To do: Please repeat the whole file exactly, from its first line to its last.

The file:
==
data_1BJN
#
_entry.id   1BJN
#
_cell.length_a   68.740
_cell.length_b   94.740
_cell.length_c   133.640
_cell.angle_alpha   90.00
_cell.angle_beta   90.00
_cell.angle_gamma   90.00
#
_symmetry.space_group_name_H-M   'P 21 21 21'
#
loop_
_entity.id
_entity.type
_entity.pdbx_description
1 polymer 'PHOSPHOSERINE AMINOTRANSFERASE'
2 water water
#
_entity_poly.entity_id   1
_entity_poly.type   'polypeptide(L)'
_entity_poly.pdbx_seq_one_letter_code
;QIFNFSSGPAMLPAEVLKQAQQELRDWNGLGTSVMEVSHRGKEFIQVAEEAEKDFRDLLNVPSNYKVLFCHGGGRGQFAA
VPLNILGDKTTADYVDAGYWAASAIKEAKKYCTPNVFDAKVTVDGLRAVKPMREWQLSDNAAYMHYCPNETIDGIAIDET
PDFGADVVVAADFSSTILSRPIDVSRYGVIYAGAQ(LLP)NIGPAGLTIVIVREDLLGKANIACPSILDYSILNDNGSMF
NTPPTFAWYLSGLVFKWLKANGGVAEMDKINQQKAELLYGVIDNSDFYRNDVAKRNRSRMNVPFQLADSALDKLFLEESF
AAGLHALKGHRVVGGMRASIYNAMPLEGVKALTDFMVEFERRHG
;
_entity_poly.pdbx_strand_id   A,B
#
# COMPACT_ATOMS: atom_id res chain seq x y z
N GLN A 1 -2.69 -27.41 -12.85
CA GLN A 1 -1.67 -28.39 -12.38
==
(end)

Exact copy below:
data_1BJN
#
_entry.id   1BJN
#
_cell.length_a   68.740
_cell.length_b   94.740
_cell.length_c   133.640
_cell.angle_alpha   90.00
_cell.angle_beta   90.00
_cell.angle_gamma   90.00
#
_symmetry.space_group_name_H-M   'P 21 21 21'
#
loop_
_entity.id
_entity.type
_entity.pdbx_description
1 polymer 'PHOSPHOSERINE AMINOTRANSFERASE'
2 water water
#
_entity_poly.entity_id   1
_entity_poly.type   'polypeptide(L)'
_entity_poly.pdbx_seq_one_letter_code
;QIFNFSSGPAMLPAEVLKQAQQELRDWNGLGTSVMEVSHRGKEFIQVAEEAEKDFRDLLNVPSNYKVLFCHGGGRGQFAA
VPLNILGDKTTADYVDAGYWAASAIKEAKKYCTPNVFDAKVTVDGLRAVKPMREWQLSDNAAYMHYCPNETIDGIAIDET
PDFGADVVVAADFSSTILSRPIDVSRYGVIYAGAQ(LLP)NIGPAGLTIVIVREDLLGKANIACPSILDYSILNDNGSMF
NTPPTFAWYLSGLVFKWLKANGGVAEMDKINQQKAELLYGVIDNSDFYRNDVAKRNRSRMNVPFQLADSALDKLFLEESF
AAGLHALKGHRVVGGMRASIYNAMPLEGVKALTDFMVEFERRHG
;
_entity_poly.pdbx_strand_id   A,B
#
# COMPACT_ATOMS: atom_id res chain seq x y z
N GLN A 1 -2.69 -27.41 -12.85
CA GLN A 1 -1.67 -28.39 -12.38